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Google Buzz Class Action Settlement – Gmail email

Tonight I received the following email to one of my Gmail accounts from Google and thought it would be interesting to those outside the US (where I’m currently visiting) who may not have received it:

Google rarely contacts Gmail users via email, but we are making an exception to let you know that we’ve reached a settlement in a lawsuit regarding Google Buzz (http://buzz.google.com), a service we launched within Gmail in February of this year.

Shortly after its launch, we heard from a number of people who were concerned about privacy. In addition, we were sued by a group of Buzz users and recently reached a settlement in this case.

The settlement acknowledges that we quickly changed the service to address users’ concerns. In addition, Google has committed $8.5 million to an independent fund, most of which will support organizations promoting privacy education and policy on the web. We will also do more to educate people about privacy controls specific to Buzz. The more people know about privacy online, the better their online experience will be.

Just to be clear, this is not a settlement in which people who use Gmail can file to receive compensation. Everyone in the U.S. who uses Gmail is included in the settlement, unless you personally decide to opt out before December 6, 2010. The Court will consider final approval of the agreement on January 31, 2011. This email is a summary of the settlement, and more detailed information and instructions approved by the court, including instructions about how to opt out, object, or comment, are available at http://www.BuzzClassAction.com.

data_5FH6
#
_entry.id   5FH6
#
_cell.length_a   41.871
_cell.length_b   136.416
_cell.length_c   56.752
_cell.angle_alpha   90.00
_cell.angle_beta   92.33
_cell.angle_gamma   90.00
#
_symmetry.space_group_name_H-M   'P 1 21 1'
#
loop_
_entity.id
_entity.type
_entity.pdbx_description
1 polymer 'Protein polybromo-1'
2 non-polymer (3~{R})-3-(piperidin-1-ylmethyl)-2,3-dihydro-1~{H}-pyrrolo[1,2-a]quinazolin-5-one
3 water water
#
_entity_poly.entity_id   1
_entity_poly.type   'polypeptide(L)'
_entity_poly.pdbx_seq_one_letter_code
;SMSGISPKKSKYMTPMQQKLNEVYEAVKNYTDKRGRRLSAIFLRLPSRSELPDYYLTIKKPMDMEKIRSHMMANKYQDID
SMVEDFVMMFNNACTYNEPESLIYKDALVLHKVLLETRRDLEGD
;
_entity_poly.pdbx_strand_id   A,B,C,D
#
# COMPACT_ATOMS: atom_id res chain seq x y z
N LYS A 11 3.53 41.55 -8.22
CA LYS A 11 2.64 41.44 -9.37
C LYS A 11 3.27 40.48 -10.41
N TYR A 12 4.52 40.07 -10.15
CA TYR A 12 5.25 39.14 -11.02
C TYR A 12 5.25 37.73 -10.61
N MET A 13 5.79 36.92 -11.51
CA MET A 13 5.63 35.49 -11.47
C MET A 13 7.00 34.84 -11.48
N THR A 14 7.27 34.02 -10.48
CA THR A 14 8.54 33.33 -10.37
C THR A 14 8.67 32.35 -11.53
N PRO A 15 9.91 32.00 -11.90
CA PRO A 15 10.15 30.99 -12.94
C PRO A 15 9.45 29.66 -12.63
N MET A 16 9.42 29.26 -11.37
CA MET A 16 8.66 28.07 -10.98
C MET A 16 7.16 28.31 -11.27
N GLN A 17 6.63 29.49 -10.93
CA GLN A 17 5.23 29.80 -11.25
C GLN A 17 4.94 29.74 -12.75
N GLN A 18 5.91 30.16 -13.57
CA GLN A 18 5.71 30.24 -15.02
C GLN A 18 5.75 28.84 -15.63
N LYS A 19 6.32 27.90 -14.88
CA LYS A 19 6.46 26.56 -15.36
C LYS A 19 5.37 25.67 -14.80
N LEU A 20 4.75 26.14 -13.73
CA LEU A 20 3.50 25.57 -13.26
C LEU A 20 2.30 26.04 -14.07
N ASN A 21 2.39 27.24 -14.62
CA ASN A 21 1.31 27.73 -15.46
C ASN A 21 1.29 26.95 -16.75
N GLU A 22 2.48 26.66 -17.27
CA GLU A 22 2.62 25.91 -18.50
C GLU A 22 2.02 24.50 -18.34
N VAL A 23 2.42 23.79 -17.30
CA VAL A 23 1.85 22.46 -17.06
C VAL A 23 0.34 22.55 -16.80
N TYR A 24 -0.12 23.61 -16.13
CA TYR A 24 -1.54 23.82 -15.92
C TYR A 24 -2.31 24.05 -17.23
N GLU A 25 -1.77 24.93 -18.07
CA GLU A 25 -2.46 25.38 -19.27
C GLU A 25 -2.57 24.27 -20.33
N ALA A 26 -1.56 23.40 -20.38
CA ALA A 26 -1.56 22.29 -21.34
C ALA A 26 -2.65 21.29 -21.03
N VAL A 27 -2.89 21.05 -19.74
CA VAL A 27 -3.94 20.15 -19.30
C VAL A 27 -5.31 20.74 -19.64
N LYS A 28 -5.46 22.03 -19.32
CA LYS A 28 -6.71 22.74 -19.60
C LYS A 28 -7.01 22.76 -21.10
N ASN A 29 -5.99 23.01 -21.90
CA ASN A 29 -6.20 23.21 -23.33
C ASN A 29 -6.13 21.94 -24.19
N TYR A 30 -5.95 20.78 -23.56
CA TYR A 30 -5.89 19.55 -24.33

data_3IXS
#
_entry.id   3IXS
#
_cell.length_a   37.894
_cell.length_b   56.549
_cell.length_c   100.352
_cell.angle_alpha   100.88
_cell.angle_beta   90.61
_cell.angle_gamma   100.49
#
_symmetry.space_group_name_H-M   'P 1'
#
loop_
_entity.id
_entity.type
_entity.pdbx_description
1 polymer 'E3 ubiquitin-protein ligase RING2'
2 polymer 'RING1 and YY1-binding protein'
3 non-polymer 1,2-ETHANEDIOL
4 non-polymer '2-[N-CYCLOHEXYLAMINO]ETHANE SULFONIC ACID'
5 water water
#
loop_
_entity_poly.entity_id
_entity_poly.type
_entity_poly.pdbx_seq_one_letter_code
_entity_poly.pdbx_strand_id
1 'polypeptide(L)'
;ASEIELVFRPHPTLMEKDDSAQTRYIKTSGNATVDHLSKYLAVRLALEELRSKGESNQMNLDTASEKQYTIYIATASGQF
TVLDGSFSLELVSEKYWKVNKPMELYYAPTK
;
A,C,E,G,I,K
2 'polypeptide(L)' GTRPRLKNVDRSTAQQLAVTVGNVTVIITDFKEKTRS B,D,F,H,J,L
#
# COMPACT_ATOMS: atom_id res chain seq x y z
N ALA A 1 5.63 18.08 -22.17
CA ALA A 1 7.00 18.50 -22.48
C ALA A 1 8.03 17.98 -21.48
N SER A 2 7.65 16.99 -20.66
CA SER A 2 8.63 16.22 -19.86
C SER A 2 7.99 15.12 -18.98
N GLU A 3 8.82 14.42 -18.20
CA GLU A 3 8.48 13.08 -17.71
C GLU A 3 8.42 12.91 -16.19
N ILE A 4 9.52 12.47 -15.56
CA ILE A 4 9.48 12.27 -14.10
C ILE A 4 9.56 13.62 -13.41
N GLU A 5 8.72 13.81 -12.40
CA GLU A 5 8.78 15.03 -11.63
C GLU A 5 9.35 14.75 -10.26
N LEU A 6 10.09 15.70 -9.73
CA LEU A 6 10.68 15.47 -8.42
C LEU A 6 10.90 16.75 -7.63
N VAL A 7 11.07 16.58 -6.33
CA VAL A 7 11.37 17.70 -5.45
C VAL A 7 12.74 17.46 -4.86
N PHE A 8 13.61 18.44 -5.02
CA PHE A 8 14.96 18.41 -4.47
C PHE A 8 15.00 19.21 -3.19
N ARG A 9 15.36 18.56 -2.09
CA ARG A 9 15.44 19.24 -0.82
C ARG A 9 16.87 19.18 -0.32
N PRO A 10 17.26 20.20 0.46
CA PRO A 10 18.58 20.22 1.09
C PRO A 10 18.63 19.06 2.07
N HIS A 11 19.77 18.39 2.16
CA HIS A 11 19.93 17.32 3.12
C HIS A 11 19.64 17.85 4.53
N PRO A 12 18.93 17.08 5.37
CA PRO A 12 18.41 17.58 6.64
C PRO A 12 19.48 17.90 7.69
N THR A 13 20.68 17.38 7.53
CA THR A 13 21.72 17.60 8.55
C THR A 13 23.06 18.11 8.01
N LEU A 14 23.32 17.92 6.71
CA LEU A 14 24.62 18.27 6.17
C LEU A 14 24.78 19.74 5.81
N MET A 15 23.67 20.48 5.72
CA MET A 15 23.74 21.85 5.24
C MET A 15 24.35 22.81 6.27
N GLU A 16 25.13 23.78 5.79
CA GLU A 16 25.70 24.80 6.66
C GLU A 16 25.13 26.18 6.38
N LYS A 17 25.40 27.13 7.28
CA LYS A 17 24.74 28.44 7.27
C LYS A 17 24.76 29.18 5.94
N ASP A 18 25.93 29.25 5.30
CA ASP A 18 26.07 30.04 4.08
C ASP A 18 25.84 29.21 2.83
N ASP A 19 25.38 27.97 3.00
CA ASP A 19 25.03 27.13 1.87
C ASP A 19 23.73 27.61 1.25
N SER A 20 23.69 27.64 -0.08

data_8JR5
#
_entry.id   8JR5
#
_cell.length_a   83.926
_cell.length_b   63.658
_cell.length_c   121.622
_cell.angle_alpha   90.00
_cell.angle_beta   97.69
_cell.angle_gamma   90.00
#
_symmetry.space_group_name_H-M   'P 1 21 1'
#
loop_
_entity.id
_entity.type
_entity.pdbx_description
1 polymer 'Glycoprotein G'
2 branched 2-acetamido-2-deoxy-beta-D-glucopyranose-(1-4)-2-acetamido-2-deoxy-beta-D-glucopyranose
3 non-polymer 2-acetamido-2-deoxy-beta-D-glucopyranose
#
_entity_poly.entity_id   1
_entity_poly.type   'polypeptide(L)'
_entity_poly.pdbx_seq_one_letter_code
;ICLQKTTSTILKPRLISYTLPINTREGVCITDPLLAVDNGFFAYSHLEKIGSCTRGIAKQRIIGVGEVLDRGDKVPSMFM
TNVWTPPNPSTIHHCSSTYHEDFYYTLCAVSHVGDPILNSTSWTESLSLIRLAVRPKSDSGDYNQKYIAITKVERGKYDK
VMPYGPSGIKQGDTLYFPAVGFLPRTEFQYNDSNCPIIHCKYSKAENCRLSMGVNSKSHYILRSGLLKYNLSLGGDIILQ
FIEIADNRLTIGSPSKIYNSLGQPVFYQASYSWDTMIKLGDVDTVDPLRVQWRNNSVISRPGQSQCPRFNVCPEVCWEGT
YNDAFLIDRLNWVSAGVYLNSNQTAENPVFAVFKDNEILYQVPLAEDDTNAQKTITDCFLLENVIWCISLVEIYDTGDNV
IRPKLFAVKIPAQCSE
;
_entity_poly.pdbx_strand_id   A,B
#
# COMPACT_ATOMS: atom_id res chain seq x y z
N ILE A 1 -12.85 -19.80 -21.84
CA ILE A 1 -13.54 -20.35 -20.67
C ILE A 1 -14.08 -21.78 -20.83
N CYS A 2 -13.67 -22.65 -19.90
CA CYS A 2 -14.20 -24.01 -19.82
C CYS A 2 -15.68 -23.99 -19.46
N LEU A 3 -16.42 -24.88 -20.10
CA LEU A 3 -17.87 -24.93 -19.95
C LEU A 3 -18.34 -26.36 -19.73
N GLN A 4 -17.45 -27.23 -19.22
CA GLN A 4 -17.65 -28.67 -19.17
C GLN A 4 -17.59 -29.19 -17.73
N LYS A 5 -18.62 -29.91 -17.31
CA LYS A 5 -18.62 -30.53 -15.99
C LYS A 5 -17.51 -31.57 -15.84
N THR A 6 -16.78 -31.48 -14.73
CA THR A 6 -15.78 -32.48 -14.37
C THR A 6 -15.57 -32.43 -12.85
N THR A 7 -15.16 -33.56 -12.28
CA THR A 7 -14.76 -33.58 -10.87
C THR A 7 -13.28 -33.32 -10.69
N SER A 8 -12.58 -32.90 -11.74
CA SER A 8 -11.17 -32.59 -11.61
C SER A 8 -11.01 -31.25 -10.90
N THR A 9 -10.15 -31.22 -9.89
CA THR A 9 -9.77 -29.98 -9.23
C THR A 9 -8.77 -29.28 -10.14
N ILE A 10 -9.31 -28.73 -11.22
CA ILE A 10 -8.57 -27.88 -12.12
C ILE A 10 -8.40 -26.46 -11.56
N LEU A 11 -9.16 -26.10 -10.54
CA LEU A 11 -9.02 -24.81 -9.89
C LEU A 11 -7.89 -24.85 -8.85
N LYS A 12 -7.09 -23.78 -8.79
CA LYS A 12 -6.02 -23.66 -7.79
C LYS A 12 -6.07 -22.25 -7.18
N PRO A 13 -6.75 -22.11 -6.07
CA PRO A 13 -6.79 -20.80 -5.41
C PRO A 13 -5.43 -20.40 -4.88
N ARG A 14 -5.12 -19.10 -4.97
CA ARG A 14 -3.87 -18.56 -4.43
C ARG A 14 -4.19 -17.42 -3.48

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This mandatory announcement was sent to all Gmail users in the United States as part of a legal settlement and was authorized by the United States District Court for the Northern District of California.

Google Inc. | 1600 Amphitheatre Parkway | Mountain View, CA 94043

It’s worth noting that the settlement only applies to US users. I’m not entirely sure why I was sent the email as I’m based in the UK, but perhaps I’ve not changed the location in the settings of one account.

The ethics of real-time social reporting

Paul Carr has written a thought provoking post for TechCrunch looking at the role of social media and real-time citizen reporting in last week’s Fort Hood shootings.

He asks how, even with the best intentions, how many of us are often drawn into a acting in a way of “look at me looking at this” and may be losing a sense of our humanity:

…none of us think we’re being selfish or egotistic when we tweet something, or post a video on YouTube or check-in using someone’s address on Foursquare. It’s just what we do now, no matter whether we’re heading out for dinner or witnessing a massacre on an Army base. Like Lord of the Flies, or the Stanford Prison Experiment, as long as we’re all losing our perspective at the same time – which, as a generation growing up with social media we are – then we don’t realise that our humanity is leaking away until its too late.

He then points to this video, which seems to summarise these darker sides of our human nature.